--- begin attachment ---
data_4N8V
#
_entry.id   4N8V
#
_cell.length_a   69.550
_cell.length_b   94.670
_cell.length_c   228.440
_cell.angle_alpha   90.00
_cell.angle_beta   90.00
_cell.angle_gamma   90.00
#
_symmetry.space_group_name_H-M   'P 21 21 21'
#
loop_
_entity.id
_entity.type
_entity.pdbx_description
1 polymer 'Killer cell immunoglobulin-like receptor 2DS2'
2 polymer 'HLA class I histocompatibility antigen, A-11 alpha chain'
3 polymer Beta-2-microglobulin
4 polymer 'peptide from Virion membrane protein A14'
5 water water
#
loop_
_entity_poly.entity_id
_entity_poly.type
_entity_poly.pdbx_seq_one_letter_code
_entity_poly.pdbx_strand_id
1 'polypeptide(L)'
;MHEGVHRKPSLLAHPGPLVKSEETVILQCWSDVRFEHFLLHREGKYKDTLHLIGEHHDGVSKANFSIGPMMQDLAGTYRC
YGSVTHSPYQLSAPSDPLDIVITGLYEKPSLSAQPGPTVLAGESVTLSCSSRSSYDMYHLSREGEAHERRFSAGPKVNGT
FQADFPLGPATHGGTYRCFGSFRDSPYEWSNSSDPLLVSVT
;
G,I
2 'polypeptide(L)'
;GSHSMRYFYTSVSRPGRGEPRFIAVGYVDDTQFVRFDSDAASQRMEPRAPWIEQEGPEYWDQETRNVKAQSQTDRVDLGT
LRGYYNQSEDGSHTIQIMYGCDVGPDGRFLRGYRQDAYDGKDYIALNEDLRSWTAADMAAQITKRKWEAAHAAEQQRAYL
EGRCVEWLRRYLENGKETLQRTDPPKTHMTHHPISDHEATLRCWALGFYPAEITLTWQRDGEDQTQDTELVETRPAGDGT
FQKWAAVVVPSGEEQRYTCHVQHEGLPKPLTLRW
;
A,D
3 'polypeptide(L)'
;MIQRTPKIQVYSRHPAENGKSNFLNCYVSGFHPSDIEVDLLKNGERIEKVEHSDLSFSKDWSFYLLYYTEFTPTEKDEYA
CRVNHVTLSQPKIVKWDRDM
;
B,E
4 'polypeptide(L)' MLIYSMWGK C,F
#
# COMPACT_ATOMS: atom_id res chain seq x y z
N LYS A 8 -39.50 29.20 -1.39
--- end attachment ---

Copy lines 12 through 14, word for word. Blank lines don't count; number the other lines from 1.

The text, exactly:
_symmetry.space_group_name_H-M   'P 21 21 21'
#
loop_